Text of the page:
Description

The world has been continuously urbanized and is currently accommodating more than half of the human population. Despite that cities cover only less than 3% of the Earth’s land surface

The world has been continuously urbanized and is currently accommodating more than half of the human population. Despite that cities cover only less than 3% of the Earth’s land surface area, they emerged as hotspots of anthropogenic activities. The drastic land use changes, complex three-dimensional urban terrain, and anthropogenic heat emissions alter the transport of mass, heat, and momentum, especially within the urban canopy layer. As a result, cities are confronting numerous environmental challenges such as exacerbated heat stress, frequent air pollution episodes, degraded water quality, increased energy consumption and water use, etc. Green infrastructure, in particular, the use of trees, has been proved as an effective means to improve urban environmental quality in existing research. However, quantitative evaluations of the efficacy of urban trees in regulating air quality and thermal environment are impeded by the limited temporal and spatial scales in field measurements and the deficiency in numerical models.

This dissertation aims to advance the simulation of realistic functions of urban trees in both microscale and mesoscale numerical models, and to systematically evaluate the cooling capacity of urban trees under thermal extremes. A coupled large-eddy simulation–Lagrangian stochastic modeling framework is developed for the complex urban environment and is used to evaluate the impact of urban trees on traffic-emitted pollutants. Results show that the model is robust for capturing the dispersion of urban air pollutants and how strategically implemented urban trees can reduce vehicle-emitted pollution. To evaluate the impact of urban trees on the thermal environment, the radiative shading effect of trees are incorporated into the integrated Weather Research and Forecasting model. The mesoscale model is used to simulate shade trees over the contiguous United States, suggesting how the efficacy of urban trees depends on geographical and climatic conditions. The cooling capacity of urban trees and its response to thermal extremes are then quantified for major metropolitans in the United States based on remotely sensed data. It is found the nonlinear temperature dependence of the cooling capacity remarkably resembles the thermodynamic liquid-water–vapor equilibrium. The findings in this dissertation are informative to evaluating and implementing urban trees, and green infrastructure in large, as an important urban planning strategy to cope with emergent global environmental changes.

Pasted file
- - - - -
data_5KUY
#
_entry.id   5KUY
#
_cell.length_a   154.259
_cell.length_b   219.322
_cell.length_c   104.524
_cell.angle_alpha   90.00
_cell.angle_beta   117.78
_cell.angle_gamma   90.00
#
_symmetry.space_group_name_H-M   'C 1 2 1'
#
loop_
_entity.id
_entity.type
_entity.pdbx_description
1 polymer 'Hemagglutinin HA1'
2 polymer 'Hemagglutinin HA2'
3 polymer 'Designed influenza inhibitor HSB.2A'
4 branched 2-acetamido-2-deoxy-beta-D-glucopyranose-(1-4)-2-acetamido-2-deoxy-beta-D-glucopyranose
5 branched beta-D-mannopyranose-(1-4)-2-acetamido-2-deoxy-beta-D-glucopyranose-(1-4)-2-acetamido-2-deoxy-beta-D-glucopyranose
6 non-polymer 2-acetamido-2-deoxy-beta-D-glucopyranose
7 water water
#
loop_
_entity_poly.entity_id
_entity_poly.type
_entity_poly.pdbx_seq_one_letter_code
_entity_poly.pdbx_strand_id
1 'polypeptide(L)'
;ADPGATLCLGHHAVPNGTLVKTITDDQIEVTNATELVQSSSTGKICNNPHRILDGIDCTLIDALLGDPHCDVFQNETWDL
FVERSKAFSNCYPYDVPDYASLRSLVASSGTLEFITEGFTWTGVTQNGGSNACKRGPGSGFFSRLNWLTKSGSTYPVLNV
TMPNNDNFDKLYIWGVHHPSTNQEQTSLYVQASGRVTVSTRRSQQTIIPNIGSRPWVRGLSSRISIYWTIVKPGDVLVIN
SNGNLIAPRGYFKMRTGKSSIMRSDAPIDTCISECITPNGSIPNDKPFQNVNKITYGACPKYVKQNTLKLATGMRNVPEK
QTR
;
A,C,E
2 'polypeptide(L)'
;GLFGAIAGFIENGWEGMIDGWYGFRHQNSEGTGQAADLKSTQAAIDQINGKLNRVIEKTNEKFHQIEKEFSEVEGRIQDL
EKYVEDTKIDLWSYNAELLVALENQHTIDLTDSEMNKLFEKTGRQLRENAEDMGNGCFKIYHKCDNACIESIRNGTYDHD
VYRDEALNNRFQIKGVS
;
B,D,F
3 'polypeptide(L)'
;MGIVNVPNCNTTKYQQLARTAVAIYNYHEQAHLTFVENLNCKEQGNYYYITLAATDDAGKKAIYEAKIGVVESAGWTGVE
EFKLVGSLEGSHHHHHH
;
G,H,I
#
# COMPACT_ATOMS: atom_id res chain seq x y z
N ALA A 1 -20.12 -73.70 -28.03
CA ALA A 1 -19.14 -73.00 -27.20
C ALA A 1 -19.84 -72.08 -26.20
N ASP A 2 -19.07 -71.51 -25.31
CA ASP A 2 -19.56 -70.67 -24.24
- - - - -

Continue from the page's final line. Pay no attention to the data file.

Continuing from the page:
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Date Created
  • 2019

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Exploring the relationship between social capital and vulnerability to extreme heat